3 Items to Include in Your Winter Cycling Kit

It's no secret around Sierra Trading Post's Colorado office that I like winter cycling, and over the years, I've dialed in my winter cycling kit.

Why winter cycling? Simple: It's brisk. The bike paths in my hometown of Fort Collins, Colorado, are epic and empty, especially at night (a good lamp gets you anywhere!). Also, my allergies vanish after a couple of hard frosts, which explains why I have loved winter sports since my teens.

winter cycling kit

I'll spare you the details of why you need safety equipment like a helmet and lamp. This post focuses on comfort so you can get out there! Here are a few items you should include in your winter cycling kit:


I resisted this funny piece of apparel for too long, thinking the thinness wouldn't be effective. It has to be thin, of course, to fit comfortably under a helmet. Merino wool does a great job of keeping my head temperature even and my ears toasty without impairing my hearing or impeding the fit of my helmet.

Cycling Tights with Knee Warmers

You wouldn't think knee warmers are helpful, but they are, and if you get too warm (say, during a morning ride when temperatures rise), they remove easily and stuff into a pocket fairly well. I have an old pair now, and they're not a favorite. They don't stay up despite the rubber grips inside the cuffs. It might be that my tights are too smooth. I don't know, but it's not a big enough problem for me to splurge on a new pair yet. (Lots of brands make arm warmers, too, which I love for morning rides and runs in winter because, again, they remove and stuff easily).

Convertible Jacket

A convertible jacket is a must have because it functions well for cold mornings -- zip off sleeves! -- and an evening or cold day ride. The key feature, in my opinion, is a jacket with sleeves that zip off in one piece instead of two separate sleeves. It creates bulk, but the sleeves definitely stay together. The one-piece, zip-off sleeve is a superior option because you can tie the sleeves around your waist or stop and stuff it into a pack or pannier. I also insist on a windproof jacket, and rely on smart layering for temperature regulation.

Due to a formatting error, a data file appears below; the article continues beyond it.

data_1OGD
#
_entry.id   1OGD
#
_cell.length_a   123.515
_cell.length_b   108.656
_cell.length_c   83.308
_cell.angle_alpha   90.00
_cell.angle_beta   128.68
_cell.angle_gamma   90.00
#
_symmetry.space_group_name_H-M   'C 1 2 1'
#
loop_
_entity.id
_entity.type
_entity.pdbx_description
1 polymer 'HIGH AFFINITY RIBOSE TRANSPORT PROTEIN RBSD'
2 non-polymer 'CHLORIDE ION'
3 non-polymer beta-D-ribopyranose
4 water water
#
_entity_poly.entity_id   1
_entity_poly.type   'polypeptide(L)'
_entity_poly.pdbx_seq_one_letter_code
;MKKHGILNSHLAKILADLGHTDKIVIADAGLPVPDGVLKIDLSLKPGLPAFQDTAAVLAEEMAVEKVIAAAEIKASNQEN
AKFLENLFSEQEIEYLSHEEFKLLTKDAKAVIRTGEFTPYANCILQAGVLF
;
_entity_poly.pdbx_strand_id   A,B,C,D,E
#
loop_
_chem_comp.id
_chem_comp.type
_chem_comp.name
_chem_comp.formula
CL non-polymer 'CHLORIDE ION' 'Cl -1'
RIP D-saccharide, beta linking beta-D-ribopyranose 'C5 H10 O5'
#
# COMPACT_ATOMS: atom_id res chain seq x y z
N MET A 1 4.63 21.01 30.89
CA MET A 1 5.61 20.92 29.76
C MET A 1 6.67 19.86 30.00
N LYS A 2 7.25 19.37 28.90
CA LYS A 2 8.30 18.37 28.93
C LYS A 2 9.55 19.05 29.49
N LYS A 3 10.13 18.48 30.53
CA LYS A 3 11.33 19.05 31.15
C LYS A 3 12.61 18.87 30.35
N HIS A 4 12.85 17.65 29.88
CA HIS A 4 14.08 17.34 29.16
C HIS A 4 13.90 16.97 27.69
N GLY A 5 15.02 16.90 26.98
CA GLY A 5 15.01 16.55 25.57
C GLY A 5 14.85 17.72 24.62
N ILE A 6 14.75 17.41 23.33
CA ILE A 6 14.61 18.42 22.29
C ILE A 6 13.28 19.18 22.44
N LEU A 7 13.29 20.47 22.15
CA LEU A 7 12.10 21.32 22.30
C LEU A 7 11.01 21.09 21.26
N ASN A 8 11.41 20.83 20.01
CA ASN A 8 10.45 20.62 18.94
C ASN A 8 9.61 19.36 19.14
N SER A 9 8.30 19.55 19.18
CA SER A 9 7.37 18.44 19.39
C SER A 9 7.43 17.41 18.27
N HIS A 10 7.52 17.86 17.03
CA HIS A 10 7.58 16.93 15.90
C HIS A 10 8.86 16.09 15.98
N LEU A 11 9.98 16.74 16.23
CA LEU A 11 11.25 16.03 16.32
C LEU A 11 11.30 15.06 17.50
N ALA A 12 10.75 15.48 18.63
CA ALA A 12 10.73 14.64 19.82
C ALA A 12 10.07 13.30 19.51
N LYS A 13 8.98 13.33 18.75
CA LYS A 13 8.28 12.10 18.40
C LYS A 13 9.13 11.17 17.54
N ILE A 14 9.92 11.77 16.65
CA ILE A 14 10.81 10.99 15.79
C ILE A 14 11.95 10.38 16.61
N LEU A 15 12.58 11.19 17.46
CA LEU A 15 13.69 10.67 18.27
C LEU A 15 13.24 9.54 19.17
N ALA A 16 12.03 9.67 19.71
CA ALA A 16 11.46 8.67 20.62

There are a host of other apparel items I could list, including shoe covers, lightly insulated and windproof padded cycling gloves and a polyester Buff to keep the chill off my neck but still allow me to zip and unzip my jacket for temperature control. Of all those items, the Buff has probably made the biggest difference for me ... and it makes a great stocking stuffer or small gift.

I don't ride when the temperature dips below 35 degrees Fahrenheit or when wind speed is greater than 15 mph. If you're lucky enough to live in an area that meets those conditions, you're set to cycle once you have these few basics and some bike paths!
posted by
Juliette Rule
Juliette Rule is a former social media and public relations manager for Sierra Trading Post. She loves riding her mountain bike or road bike - in every Colorado season. Juliette lives in Fort Collins, Colo., with her rescued Australian cattle dog, Maszlo.
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